I am tasting Africa—Yergacheffe in this café,
This young woman’s eyes, silver, a skin all pearl
And her hair a brown river through a wilderness
Of dream. I am tasting Africa with this scone,
Listening to a speech I read at fifteen for no particular
Reason—Haile Selasse. The coffee is deep, rich and dark
But a touch dry on the surface.
I lift my cup as one might lift the weight of slaves.
I am tasting Africa, Mzuzu of the highlands, orphans
Clapping in the backstreets of Ekwendeni, the ground rooted
Expanse of wind across the Nyika of swiftfootedness
And the graced canopies of brachystegia. I am tasting
The kiln fires of Dedza, the bittersweet chalk of the technical college
In Lilongwe, the blue of Cape Maclear like a kid’s freezie,
Bright deep blue from Livingstonia to the Chipome Valley
As I gaze back, below- throat gulping at the Lake of Stars.
I am tasting Africa, Harry’s Bar, Carlsberg, Carlsberg,
Huche Kuche and goat’s head and roast chicken, meals
Prepared by Tami—sheer selfless, self-filling art,
The blood of Chilembwe and the marble dust at the monument
Of Hastings Kamuuzu Banda, on the way to the airport
Along the winter dry Kamuzu Road. I am tasting
The dew I was then, as visitor, perhaps friend and in the dewdrops,
Quarrels. I am almost tasting the mvuu farting, assured
In pure presence: this is my territory, crocodiles, fish hawks
All quarter and respect . . . Shire River of ghosts and bones.
I am tasting Africa and I have stopped dreaming:
No Kim Bassinger or Meryl Streep waiting beside
Some dangerous Serengetti, no Peck or Jaluka waiting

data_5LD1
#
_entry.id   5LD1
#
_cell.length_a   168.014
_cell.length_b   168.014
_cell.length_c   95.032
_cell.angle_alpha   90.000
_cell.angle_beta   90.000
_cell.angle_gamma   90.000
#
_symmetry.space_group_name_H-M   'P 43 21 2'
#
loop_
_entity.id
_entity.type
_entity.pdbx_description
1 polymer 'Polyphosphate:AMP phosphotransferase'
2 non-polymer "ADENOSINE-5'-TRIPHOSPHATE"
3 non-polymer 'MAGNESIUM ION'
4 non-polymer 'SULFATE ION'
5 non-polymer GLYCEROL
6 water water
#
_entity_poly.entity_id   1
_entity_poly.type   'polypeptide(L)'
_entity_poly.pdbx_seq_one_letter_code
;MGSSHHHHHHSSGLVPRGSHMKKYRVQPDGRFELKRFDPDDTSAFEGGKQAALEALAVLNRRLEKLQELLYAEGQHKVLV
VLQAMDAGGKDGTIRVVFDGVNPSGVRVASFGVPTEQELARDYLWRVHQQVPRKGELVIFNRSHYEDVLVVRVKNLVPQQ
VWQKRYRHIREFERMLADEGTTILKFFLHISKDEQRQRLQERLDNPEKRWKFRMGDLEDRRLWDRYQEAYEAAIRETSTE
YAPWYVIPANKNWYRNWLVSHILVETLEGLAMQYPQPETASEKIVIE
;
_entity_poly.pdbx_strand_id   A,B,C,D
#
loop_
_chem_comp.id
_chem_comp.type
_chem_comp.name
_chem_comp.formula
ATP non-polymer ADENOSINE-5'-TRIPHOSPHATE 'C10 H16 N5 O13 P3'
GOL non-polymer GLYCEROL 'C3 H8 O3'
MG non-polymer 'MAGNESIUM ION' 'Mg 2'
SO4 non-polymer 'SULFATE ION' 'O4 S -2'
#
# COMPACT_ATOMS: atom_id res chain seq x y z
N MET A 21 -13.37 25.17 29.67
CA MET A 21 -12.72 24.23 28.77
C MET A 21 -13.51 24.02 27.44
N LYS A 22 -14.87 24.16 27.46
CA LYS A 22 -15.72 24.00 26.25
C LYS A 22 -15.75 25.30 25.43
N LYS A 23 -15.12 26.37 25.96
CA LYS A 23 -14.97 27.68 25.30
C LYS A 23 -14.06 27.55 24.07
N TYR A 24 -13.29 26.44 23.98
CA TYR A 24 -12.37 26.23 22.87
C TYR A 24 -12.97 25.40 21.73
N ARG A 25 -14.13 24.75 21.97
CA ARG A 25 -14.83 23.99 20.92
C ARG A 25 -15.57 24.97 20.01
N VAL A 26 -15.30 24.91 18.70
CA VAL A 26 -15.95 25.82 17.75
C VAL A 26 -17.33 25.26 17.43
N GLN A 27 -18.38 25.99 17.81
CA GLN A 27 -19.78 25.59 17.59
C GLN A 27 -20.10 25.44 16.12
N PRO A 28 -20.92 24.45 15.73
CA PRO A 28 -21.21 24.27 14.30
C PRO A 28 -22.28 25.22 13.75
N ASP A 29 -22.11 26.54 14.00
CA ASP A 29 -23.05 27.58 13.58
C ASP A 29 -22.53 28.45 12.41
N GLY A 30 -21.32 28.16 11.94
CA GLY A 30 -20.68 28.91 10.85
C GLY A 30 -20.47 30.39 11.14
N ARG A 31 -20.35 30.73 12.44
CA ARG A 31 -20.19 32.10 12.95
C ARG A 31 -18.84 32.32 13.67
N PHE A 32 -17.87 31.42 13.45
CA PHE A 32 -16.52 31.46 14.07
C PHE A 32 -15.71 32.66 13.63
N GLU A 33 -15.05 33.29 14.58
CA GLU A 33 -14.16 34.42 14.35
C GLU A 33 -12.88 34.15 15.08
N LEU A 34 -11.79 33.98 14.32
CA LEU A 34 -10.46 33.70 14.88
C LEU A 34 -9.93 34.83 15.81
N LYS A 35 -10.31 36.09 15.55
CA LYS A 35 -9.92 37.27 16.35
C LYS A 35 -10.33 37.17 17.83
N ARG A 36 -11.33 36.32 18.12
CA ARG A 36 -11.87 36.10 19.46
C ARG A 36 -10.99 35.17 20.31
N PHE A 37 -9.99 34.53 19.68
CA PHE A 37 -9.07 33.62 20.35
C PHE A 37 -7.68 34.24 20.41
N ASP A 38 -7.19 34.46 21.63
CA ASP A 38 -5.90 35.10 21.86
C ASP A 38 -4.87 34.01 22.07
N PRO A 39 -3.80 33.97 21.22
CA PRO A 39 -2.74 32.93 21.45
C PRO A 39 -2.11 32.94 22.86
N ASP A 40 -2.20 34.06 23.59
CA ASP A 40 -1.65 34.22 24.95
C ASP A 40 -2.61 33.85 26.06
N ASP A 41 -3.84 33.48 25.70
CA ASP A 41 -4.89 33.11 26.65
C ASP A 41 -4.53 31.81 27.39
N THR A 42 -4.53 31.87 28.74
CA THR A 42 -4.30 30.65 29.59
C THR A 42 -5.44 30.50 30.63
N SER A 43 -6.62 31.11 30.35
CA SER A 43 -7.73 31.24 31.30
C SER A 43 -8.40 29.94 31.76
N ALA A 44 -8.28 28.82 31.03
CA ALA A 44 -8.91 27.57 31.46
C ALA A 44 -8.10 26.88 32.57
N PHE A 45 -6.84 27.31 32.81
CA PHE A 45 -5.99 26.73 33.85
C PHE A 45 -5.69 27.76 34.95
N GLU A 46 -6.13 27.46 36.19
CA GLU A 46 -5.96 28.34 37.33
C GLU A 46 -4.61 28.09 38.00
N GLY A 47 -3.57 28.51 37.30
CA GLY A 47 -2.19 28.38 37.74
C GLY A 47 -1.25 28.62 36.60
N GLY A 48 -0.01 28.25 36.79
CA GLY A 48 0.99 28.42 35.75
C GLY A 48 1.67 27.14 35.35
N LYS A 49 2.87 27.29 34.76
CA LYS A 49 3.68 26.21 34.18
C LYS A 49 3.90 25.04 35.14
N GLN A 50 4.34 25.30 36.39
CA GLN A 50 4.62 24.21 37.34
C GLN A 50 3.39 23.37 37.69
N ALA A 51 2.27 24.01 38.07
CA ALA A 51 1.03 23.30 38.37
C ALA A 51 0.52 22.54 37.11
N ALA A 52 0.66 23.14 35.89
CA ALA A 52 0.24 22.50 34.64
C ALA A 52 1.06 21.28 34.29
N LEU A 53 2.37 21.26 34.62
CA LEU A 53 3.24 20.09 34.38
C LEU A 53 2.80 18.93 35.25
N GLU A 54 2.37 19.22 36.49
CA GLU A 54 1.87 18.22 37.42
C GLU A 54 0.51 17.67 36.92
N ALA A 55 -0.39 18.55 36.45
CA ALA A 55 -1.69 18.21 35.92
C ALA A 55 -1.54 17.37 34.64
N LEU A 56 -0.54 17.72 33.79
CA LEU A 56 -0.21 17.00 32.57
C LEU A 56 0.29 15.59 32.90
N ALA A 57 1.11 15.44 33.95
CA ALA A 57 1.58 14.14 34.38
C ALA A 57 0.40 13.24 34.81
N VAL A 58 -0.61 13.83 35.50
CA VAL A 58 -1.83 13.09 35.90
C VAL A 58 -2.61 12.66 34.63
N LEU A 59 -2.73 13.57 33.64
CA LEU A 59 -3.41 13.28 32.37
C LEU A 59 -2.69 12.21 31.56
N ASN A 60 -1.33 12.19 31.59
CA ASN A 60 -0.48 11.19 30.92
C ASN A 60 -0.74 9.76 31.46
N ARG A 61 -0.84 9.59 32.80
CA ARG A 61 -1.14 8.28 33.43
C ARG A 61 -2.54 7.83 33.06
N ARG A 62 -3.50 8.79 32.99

On the peaks of Kilamanjaro crying out “sing your song’.
I am singing of Africa, the song in my ear an unsung song.
I am tasting Kenyan coffee, President’s Choice, purchased
Unlike, I confess, my normal OFT…praying to Kenyatta—
A name muttered with reverence by Father Quinn once, petty
And effeminate, as he wept openly before us,
Having returned ’71, from Biafra . . . They cry, they cry:
The heart’s dark in London, the darkening heart
Of Ottawa, Antwerp, Amsterdam and Washington-
The beloved countries of lost tribal lines and fires…
Bantu, Chichewa, Tonga, Ngoni. I am tasting Africa, pray
To Dallaire and to my friend, once a Shell corporation lawyer, half
Saint now, one with nature, whom I forgive as I read
Soyinka, Walcott looking back in hunger, Arthur Nortje
Blown out like a quick match in a damp wind, the water jars
Borne like dreams of children carried by graceful, draped women.
I am tasting Africa, remembering Nairobi six months ago,
The drying streams near the gaping silos, the carvings sold
In the airport- half Indiana Jones, half Bogart, the bottled
Water, coffee beyond description, the carved giraffes and
Cold Tusker under low ceilings. I am tasting Africa and it is
Good—bloodroot, red bush, high ground, patient wind,
The sun above diamond glint in the crow’s eyes—hard and long.
(“Tasting Africa” first appeared in Carrying the Branch: Poets in Search of Peace, Glass Lyre Press, 2017.)
Denis Stokes lives in Callander, a small community in Northern Ontario, with his wife and four children. A graduate of University of Toronto and Vermont College, Stokes teaches English to high school students. He also teaches Literature/Writing and Religious Studies at high school and university levels, currently at Nipissing University. He won first place for poetry in the NU-NOW literary contest. His poems has appeared in various journals (Canadian Literature, Quarry, Nebula) and chapbooks. His works include Scarborough Poems, A Wolf Rages Down the Little Jocko, Tunnel Jumping, and The Blackstock Children. He’s also done some dramaturge work, most recently for Watershed’s production of King Lear, starring David Fox.